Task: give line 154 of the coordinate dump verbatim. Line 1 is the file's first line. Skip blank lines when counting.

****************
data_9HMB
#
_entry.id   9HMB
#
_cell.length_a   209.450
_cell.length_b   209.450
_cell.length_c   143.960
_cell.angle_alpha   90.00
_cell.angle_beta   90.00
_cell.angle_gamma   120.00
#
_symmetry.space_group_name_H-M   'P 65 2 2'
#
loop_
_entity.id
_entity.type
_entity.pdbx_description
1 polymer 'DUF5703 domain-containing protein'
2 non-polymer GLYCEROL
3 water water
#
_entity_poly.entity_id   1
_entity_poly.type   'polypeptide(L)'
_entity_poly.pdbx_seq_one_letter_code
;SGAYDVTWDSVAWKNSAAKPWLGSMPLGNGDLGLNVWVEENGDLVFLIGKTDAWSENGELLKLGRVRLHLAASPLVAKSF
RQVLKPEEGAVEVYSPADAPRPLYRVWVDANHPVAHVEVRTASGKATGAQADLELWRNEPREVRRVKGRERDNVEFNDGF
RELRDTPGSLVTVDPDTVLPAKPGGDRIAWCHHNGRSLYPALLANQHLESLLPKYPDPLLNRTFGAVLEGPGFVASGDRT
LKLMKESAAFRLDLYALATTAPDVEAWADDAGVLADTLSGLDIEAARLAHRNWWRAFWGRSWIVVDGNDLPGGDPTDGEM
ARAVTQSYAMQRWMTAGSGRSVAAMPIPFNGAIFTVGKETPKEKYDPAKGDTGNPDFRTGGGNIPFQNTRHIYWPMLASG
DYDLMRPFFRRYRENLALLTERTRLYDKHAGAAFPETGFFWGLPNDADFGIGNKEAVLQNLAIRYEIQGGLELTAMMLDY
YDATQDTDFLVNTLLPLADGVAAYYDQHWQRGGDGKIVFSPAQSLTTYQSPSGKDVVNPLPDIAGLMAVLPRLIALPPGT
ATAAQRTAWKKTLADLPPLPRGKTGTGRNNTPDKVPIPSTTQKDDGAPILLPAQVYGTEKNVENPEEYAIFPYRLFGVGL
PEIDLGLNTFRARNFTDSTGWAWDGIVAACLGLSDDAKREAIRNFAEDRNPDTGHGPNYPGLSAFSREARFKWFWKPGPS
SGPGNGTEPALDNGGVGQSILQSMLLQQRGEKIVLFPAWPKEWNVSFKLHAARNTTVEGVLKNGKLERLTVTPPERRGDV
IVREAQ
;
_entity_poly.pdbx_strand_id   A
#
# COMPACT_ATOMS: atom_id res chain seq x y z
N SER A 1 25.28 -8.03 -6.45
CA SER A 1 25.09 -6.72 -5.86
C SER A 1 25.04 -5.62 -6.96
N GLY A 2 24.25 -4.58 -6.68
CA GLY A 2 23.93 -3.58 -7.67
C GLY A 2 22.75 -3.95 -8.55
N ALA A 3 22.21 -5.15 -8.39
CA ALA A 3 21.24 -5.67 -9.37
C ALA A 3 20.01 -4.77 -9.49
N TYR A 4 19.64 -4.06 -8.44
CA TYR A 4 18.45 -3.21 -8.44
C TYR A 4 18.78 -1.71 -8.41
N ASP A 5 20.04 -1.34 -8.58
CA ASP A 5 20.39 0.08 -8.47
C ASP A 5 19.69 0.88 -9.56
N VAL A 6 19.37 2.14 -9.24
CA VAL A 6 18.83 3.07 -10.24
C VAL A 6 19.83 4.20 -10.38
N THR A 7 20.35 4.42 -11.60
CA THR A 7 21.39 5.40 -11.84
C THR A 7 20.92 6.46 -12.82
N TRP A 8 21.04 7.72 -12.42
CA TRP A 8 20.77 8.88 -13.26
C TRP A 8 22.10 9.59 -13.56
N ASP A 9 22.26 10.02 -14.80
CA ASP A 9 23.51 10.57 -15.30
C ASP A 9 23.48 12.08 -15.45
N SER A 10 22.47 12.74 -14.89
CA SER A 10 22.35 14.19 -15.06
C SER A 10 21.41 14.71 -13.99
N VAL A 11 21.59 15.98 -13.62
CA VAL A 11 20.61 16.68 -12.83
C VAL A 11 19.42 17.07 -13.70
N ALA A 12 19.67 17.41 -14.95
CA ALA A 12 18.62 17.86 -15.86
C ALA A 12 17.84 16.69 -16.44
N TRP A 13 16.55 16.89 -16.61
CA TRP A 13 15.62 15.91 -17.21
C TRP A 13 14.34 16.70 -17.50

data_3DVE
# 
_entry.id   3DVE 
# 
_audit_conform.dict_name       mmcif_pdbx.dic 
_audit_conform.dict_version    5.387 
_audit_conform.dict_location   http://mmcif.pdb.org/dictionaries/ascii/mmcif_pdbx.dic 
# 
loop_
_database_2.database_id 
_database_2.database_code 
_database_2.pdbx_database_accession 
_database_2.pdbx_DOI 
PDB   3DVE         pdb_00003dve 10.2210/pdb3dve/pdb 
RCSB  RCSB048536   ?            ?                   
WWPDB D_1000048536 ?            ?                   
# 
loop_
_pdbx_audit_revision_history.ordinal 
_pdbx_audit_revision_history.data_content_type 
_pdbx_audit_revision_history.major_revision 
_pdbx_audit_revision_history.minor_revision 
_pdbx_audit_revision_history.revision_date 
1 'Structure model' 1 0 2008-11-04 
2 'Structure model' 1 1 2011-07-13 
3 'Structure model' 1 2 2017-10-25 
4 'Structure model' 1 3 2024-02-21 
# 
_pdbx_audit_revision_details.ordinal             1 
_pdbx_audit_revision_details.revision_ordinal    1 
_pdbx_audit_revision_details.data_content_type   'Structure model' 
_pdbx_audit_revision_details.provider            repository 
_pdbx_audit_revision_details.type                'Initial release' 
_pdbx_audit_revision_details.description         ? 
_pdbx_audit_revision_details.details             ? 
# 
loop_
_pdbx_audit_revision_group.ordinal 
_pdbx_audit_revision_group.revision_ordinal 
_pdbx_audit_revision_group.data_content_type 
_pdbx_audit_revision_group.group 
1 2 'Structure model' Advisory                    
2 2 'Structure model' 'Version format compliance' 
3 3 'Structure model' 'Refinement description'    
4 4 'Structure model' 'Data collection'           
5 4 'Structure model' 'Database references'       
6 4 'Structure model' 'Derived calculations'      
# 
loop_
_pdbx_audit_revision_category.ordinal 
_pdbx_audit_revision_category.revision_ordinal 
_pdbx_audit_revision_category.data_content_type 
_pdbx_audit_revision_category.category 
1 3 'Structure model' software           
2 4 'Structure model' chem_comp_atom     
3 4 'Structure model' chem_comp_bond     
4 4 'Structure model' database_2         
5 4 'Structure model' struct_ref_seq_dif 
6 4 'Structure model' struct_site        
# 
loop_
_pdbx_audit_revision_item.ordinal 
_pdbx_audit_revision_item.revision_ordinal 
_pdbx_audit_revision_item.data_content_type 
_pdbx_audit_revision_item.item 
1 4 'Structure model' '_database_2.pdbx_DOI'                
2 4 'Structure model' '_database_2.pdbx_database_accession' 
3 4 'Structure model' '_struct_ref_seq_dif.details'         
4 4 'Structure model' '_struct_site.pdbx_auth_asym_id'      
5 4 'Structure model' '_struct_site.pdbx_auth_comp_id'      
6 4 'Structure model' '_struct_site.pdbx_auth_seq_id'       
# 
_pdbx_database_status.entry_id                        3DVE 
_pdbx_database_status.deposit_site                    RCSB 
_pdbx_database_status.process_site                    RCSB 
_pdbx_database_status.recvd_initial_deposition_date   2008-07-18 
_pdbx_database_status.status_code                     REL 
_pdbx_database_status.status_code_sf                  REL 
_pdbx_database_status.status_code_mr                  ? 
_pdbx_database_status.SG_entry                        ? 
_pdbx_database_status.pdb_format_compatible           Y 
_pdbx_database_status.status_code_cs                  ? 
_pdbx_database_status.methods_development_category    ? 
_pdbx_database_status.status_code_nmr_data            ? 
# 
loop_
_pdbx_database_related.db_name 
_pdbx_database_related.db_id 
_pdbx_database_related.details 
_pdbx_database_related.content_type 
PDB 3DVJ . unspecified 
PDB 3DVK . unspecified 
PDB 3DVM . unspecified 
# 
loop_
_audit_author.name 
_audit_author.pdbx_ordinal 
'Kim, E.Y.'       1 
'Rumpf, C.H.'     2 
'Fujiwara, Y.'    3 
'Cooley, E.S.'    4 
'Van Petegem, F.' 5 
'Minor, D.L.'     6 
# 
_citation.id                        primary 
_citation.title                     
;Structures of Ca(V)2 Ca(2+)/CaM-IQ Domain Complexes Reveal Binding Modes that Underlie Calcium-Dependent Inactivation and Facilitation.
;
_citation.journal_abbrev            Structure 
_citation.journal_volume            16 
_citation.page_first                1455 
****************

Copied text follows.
_pdbx_database_status.recvd_initial_deposition_date   2008-07-18 